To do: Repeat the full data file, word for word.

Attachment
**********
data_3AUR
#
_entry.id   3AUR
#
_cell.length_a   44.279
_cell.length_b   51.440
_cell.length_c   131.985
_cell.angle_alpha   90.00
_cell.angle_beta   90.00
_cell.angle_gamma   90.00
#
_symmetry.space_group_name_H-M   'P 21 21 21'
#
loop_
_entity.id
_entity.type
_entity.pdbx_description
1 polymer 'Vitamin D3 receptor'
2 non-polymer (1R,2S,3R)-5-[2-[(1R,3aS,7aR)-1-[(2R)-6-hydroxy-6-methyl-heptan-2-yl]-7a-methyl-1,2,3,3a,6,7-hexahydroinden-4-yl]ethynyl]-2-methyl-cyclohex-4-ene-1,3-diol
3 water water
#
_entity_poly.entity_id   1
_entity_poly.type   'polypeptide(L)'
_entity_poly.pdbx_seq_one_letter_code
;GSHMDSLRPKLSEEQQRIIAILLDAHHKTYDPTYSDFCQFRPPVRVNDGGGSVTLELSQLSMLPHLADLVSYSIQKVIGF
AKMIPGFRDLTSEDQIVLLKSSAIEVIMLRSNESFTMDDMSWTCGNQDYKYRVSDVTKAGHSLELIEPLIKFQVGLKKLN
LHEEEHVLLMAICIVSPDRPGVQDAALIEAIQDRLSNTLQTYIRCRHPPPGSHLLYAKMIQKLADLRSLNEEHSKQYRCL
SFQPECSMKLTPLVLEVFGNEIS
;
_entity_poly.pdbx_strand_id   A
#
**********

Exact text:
data_3AUR
#
_entry.id   3AUR
#
_cell.length_a   44.279
_cell.length_b   51.440
_cell.length_c   131.985
_cell.angle_alpha   90.00
_cell.angle_beta   90.00
_cell.angle_gamma   90.00
#
_symmetry.space_group_name_H-M   'P 21 21 21'
#
loop_
_entity.id
_entity.type
_entity.pdbx_description
1 polymer 'Vitamin D3 receptor'
2 non-polymer (1R,2S,3R)-5-[2-[(1R,3aS,7aR)-1-[(2R)-6-hydroxy-6-methyl-heptan-2-yl]-7a-methyl-1,2,3,3a,6,7-hexahydroinden-4-yl]ethynyl]-2-methyl-cyclohex-4-ene-1,3-diol
3 water water
#
_entity_poly.entity_id   1
_entity_poly.type   'polypeptide(L)'
_entity_poly.pdbx_seq_one_letter_code
;GSHMDSLRPKLSEEQQRIIAILLDAHHKTYDPTYSDFCQFRPPVRVNDGGGSVTLELSQLSMLPHLADLVSYSIQKVIGF
AKMIPGFRDLTSEDQIVLLKSSAIEVIMLRSNESFTMDDMSWTCGNQDYKYRVSDVTKAGHSLELIEPLIKFQVGLKKLN
LHEEEHVLLMAICIVSPDRPGVQDAALIEAIQDRLSNTLQTYIRCRHPPPGSHLLYAKMIQKLADLRSLNEEHSKQYRCL
SFQPECSMKLTPLVLEVFGNEIS
;
_entity_poly.pdbx_strand_id   A
#